MEGAN can be used to interactively explore the dataset. In the following figure, we show the assignment of reads to the NCBI taxonomy. Each node is labeled by a taxon and the number of reads assigned to the taxon, The size of a node is scaled logarithmically to represent the number of assigned reads. Optionally, the program can also display the number of reads summarized by a node, that is, the number of reads that are assigned to the node or to any of its descendants in the taxonomy. The program allows one to interactively inspect the assignment of reads to a specific node, to drill down to the individual BLAST hits that support the assignment of a read to a node, and to export all reads (and their matches, if desired) that were assigned to a specific part of the NCBI taxonomy. Additionally, one can select a set of taxa and then use MEGAN to generate different types of charts for them.
Functional analysis using the SEED classification
To perform a functional analysis using the SEED classification, MEGAN attempts to map each read to a SEED functional role, using the highest scoring BLAST match to a protein sequence for which the functional role is known. The SEED classification is depicted as a rooted tree whose internal nodes represent the different subsystems and whose leaves represent the functional roles. Note that the tree is “multi-labeled” in the sense that different leaves may represent the same functional role, if it occurs in different types of subsystems. The current tree has about 13 000 nodes. The following figure shows a part of the SEED analysis of a marine metagenome sample.
Functional analysis using the KEGG classification
To perform a KEGG analysis, MEGAN attempts to match each read to a KEGG orthology (KO) accession number, using the best hit to a reference sequence for which a KO accession number is known. This information is then used to assign reads to enzymes and pathways. The KEGG classification is represented by a rooted tree (with approximately 13 000 nodes,) whose leaves represent different pathways. Each pathway can also be inspected visually, to see which reads were assigned to which enzymes. As an example, consider the citric acid cycle, which is of central importance for cells that use oxygen as part of cellular respiration. In the following figure we show the citric acid cycle pathway. In such a drawing of a pathway as provided by the KEGG database, different participating enzymes are represented by numbered rectangles. MEGAN shades each such rectangle is so as to indicate the number of reads assigned to the corresponding enzyme.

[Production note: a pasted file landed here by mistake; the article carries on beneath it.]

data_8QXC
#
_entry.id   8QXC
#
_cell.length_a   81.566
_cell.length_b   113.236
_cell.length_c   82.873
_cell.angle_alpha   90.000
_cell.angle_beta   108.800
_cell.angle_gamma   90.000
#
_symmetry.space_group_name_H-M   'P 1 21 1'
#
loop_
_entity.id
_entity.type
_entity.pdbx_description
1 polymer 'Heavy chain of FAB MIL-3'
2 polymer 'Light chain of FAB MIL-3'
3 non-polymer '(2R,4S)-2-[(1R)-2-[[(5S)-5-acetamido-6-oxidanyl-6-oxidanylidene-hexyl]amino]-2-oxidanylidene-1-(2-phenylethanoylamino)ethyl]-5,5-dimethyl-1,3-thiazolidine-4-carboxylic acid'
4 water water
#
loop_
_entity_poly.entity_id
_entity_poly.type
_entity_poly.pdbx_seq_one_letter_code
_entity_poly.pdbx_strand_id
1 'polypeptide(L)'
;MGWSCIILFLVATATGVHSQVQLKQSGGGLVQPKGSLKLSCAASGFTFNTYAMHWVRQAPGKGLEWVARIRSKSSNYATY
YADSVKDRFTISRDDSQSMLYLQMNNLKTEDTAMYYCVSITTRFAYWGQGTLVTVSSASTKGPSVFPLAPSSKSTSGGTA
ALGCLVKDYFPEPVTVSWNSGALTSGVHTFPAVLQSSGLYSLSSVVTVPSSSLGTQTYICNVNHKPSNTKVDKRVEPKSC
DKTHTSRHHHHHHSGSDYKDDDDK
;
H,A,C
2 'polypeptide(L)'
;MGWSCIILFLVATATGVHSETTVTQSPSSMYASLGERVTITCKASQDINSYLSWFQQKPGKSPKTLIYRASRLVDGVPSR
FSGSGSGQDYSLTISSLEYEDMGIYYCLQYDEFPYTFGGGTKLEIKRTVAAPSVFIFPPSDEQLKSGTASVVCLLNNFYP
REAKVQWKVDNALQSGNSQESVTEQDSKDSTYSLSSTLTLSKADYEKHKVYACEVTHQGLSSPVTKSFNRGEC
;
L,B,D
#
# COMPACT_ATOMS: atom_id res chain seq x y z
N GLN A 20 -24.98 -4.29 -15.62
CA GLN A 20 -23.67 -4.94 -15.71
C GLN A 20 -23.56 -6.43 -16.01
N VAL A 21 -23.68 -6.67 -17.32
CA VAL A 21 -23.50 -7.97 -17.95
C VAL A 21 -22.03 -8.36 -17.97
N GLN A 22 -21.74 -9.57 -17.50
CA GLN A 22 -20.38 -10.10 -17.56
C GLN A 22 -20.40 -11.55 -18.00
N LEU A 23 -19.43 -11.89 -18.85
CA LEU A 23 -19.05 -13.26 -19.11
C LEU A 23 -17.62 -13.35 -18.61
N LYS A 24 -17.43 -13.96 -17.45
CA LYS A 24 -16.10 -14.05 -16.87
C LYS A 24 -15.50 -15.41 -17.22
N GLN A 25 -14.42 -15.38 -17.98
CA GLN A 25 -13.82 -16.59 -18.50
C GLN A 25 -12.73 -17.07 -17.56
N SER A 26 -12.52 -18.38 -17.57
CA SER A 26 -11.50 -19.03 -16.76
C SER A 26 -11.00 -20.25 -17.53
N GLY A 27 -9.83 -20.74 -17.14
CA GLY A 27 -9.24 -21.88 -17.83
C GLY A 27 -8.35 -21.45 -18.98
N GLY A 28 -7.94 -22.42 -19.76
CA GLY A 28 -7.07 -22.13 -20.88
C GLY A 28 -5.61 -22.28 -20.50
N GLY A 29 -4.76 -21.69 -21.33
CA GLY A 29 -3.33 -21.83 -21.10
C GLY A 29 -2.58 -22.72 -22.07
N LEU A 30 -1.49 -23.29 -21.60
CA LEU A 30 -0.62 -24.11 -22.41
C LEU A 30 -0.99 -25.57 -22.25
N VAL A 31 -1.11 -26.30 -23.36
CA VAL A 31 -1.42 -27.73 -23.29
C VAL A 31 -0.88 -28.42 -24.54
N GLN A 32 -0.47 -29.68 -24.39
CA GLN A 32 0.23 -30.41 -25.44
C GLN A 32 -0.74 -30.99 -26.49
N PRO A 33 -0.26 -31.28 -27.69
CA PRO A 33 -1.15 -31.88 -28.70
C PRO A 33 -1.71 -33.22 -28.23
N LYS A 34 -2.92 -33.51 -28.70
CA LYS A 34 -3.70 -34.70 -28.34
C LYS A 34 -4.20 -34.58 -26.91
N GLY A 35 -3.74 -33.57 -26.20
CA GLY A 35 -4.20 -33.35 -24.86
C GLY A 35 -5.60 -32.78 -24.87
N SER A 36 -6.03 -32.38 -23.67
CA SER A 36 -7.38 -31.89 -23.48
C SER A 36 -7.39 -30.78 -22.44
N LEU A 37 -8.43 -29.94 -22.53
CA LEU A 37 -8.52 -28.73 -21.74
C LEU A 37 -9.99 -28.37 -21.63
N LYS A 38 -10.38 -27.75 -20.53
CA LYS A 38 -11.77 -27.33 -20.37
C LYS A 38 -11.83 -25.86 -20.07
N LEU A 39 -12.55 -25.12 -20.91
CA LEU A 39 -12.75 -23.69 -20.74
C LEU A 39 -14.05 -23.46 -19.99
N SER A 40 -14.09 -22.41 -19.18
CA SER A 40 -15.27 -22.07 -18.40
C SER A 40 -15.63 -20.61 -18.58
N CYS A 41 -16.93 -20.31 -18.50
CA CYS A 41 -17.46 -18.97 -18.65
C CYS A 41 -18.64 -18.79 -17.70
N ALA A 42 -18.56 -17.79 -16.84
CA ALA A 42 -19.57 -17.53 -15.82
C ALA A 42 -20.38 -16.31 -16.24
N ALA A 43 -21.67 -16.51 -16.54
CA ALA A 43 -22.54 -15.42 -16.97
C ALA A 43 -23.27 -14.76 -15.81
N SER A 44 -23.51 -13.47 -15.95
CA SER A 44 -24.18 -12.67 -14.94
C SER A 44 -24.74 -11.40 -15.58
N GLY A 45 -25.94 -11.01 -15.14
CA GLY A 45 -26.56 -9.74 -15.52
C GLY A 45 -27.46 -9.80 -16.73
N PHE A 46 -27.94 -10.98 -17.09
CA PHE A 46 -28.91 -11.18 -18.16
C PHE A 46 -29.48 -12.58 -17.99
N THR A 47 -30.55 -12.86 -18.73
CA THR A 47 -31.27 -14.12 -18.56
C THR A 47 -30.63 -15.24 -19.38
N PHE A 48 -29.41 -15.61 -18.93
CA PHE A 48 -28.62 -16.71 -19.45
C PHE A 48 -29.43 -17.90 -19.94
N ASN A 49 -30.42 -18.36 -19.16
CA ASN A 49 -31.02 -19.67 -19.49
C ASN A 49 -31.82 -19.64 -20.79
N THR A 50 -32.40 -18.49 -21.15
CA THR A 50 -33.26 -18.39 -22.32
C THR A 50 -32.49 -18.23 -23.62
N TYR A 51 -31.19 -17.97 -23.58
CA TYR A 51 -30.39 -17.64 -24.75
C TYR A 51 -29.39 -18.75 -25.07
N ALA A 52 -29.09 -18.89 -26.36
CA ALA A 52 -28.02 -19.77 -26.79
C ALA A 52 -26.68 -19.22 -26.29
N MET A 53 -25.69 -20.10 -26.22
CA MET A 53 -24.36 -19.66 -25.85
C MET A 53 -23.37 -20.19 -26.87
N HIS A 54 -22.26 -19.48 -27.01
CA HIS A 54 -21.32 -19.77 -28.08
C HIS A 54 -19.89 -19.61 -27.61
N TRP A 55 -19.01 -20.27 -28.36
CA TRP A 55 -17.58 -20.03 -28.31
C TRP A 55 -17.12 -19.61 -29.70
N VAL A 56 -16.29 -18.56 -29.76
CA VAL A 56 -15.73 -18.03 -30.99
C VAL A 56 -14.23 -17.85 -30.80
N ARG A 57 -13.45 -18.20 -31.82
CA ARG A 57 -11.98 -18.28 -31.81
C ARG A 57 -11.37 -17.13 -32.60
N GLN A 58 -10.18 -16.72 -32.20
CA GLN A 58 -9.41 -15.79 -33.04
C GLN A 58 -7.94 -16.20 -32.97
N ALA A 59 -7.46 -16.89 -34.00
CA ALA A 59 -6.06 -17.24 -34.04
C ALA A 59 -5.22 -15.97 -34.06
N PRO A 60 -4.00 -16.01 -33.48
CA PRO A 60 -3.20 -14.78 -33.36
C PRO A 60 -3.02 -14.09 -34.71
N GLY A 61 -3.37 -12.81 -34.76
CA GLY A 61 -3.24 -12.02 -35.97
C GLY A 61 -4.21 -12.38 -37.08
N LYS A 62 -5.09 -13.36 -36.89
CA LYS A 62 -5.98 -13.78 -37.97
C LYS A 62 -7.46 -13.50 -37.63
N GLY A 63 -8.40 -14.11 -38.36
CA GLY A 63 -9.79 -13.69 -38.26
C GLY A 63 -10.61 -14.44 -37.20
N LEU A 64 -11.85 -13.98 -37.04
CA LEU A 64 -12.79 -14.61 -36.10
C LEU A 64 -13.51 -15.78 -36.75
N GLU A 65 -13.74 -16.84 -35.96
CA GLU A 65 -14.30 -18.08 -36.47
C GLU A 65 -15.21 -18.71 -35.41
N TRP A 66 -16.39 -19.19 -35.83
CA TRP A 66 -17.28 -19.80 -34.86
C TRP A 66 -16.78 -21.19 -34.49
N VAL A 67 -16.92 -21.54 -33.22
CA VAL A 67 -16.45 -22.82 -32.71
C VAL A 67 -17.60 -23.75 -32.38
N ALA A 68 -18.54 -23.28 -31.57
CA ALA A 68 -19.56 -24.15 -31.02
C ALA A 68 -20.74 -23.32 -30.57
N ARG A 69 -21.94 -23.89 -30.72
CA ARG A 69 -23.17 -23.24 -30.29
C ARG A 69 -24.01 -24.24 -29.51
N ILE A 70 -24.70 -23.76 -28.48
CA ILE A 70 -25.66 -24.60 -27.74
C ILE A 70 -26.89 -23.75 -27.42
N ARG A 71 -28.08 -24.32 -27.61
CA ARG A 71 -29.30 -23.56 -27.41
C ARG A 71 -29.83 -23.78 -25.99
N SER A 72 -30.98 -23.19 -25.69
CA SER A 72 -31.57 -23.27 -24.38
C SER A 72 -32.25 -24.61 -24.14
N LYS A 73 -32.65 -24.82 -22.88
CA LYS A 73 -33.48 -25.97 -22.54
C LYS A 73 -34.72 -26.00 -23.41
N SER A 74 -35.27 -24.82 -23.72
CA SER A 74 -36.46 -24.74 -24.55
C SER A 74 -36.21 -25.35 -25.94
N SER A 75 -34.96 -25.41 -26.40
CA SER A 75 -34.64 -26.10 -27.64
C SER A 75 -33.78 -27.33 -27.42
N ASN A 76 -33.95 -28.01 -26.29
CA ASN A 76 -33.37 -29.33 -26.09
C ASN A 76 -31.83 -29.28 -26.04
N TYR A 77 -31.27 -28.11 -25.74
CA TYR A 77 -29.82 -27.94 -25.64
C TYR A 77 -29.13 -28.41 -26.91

Functional analysis using the COG/EGGNOG classification
To compare a collection of different datasets visually, MEGAN provides a comparison view that is based on a tree in which each node shows the number of reads assigned to it for each of the datasets. This can be done either as a pie chart, a bar chart or as a heat map. To construct such a view using MEGAN, the datasets must first all be individually opened in the program. Using a provided “compare” dialog one can then setup a new comparison document containing the datasets of interest. The following figure shows the taxonomic comparison of all eight marine datasets. Here, each node in the NCBI taxonomy is shown as a bar chart indicating the number of reads (normalized, if desired) from each dataset that have been assigned to the node.
PCoA and clustering
MEGAN5 can be used both taxonomic and functional profiles. Using a number of different ecological indices, MEGAN5 can compute distances between different samples. These can be analyzed using principal coordinate analysis (PCoA), hierarchical (UPGMA tree, NJ tree) and non-hierarchical clustering (Neighbor-net method).
Co-occurrence plot and other charts
MEGAN5 provides a number of new plots and charts including a co-occurrence plot, space-filling radial trees (as popularized by the program Krona),
bubble charts, wordclouds and more.
Sample attributes (aka metadata) and the Sample Viewer
Non-academic users please contact Daniel Huson for a commercial or trial license.